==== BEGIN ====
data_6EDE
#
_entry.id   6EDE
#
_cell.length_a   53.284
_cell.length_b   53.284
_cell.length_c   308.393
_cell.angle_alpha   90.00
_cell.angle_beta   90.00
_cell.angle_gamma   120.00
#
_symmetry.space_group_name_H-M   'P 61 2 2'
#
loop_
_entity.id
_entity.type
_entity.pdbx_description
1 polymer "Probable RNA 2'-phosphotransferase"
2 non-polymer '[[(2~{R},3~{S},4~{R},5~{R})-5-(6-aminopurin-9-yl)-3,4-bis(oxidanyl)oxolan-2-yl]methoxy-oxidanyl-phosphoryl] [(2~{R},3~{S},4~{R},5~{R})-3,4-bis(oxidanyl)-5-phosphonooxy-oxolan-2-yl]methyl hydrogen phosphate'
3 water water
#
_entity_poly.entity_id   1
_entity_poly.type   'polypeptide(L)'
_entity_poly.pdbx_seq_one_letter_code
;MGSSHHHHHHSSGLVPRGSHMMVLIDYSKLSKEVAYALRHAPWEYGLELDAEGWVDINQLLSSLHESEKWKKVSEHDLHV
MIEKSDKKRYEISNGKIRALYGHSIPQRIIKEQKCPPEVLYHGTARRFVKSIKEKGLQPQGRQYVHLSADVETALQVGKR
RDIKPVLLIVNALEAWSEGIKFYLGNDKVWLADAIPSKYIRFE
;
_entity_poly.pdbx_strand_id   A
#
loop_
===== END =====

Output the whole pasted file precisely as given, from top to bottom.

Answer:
data_6EDE
#
_entry.id   6EDE
#
_cell.length_a   53.284
_cell.length_b   53.284
_cell.length_c   308.393
_cell.angle_alpha   90.00
_cell.angle_beta   90.00
_cell.angle_gamma   120.00
#
_symmetry.space_group_name_H-M   'P 61 2 2'
#
loop_
_entity.id
_entity.type
_entity.pdbx_description
1 polymer "Probable RNA 2'-phosphotransferase"
2 non-polymer '[[(2~{R},3~{S},4~{R},5~{R})-5-(6-aminopurin-9-yl)-3,4-bis(oxidanyl)oxolan-2-yl]methoxy-oxidanyl-phosphoryl] [(2~{R},3~{S},4~{R},5~{R})-3,4-bis(oxidanyl)-5-phosphonooxy-oxolan-2-yl]methyl hydrogen phosphate'
3 water water
#
_entity_poly.entity_id   1
_entity_poly.type   'polypeptide(L)'
_entity_poly.pdbx_seq_one_letter_code
;MGSSHHHHHHSSGLVPRGSHMMVLIDYSKLSKEVAYALRHAPWEYGLELDAEGWVDINQLLSSLHESEKWKKVSEHDLHV
MIEKSDKKRYEISNGKIRALYGHSIPQRIIKEQKCPPEVLYHGTARRFVKSIKEKGLQPQGRQYVHLSADVETALQVGKR
RDIKPVLLIVNALEAWSEGIKFYLGNDKVWLADAIPSKYIRFE
;
_entity_poly.pdbx_strand_id   A
#
loop_